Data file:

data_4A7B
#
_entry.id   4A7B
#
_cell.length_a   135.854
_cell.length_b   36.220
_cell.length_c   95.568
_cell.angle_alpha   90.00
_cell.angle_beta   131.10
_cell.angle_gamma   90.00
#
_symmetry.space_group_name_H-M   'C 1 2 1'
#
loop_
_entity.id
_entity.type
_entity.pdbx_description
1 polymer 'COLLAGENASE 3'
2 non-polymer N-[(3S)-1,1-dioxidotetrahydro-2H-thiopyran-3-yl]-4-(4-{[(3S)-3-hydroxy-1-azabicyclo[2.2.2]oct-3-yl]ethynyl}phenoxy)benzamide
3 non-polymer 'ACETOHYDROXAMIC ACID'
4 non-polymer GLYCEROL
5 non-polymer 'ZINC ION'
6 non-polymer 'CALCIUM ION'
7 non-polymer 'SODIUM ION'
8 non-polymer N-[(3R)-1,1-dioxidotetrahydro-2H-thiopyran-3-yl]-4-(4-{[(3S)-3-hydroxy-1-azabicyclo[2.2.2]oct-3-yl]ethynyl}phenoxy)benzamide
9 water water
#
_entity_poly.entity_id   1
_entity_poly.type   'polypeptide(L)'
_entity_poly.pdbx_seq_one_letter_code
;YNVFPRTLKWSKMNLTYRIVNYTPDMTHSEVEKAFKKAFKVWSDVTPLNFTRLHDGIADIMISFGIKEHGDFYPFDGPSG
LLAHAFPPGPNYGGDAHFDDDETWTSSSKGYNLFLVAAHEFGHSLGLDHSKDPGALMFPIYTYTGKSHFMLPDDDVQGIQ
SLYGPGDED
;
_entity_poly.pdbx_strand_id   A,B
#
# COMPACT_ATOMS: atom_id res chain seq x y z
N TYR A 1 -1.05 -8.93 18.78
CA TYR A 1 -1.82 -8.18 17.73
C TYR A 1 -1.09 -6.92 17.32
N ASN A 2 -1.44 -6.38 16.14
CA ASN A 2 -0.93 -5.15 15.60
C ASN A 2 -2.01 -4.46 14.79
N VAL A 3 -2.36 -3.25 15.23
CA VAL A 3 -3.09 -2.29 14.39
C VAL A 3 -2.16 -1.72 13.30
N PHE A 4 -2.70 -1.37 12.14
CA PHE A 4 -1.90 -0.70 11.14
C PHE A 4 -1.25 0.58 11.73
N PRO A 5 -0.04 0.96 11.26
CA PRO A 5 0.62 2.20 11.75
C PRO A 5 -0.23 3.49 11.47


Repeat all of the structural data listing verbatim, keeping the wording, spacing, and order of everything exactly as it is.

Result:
data_4A7B
#
_entry.id   4A7B
#
_cell.length_a   135.854
_cell.length_b   36.220
_cell.length_c   95.568
_cell.angle_alpha   90.00
_cell.angle_beta   131.10
_cell.angle_gamma   90.00
#
_symmetry.space_group_name_H-M   'C 1 2 1'
#
loop_
_entity.id
_entity.type
_entity.pdbx_description
1 polymer 'COLLAGENASE 3'
2 non-polymer N-[(3S)-1,1-dioxidotetrahydro-2H-thiopyran-3-yl]-4-(4-{[(3S)-3-hydroxy-1-azabicyclo[2.2.2]oct-3-yl]ethynyl}phenoxy)benzamide
3 non-polymer 'ACETOHYDROXAMIC ACID'
4 non-polymer GLYCEROL
5 non-polymer 'ZINC ION'
6 non-polymer 'CALCIUM ION'
7 non-polymer 'SODIUM ION'
8 non-polymer N-[(3R)-1,1-dioxidotetrahydro-2H-thiopyran-3-yl]-4-(4-{[(3S)-3-hydroxy-1-azabicyclo[2.2.2]oct-3-yl]ethynyl}phenoxy)benzamide
9 water water
#
_entity_poly.entity_id   1
_entity_poly.type   'polypeptide(L)'
_entity_poly.pdbx_seq_one_letter_code
;YNVFPRTLKWSKMNLTYRIVNYTPDMTHSEVEKAFKKAFKVWSDVTPLNFTRLHDGIADIMISFGIKEHGDFYPFDGPSG
LLAHAFPPGPNYGGDAHFDDDETWTSSSKGYNLFLVAAHEFGHSLGLDHSKDPGALMFPIYTYTGKSHFMLPDDDVQGIQ
SLYGPGDED
;
_entity_poly.pdbx_strand_id   A,B
#
# COMPACT_ATOMS: atom_id res chain seq x y z
N TYR A 1 -1.05 -8.93 18.78
CA TYR A 1 -1.82 -8.18 17.73
C TYR A 1 -1.09 -6.92 17.32
N ASN A 2 -1.44 -6.38 16.14
CA ASN A 2 -0.93 -5.15 15.60
C ASN A 2 -2.01 -4.46 14.79
N VAL A 3 -2.36 -3.25 15.23
CA VAL A 3 -3.09 -2.29 14.39
C VAL A 3 -2.16 -1.72 13.30
N PHE A 4 -2.70 -1.37 12.14
CA PHE A 4 -1.90 -0.70 11.14
C PHE A 4 -1.25 0.58 11.73
N PRO A 5 -0.04 0.96 11.26
CA PRO A 5 0.62 2.20 11.75
C PRO A 5 -0.23 3.49 11.47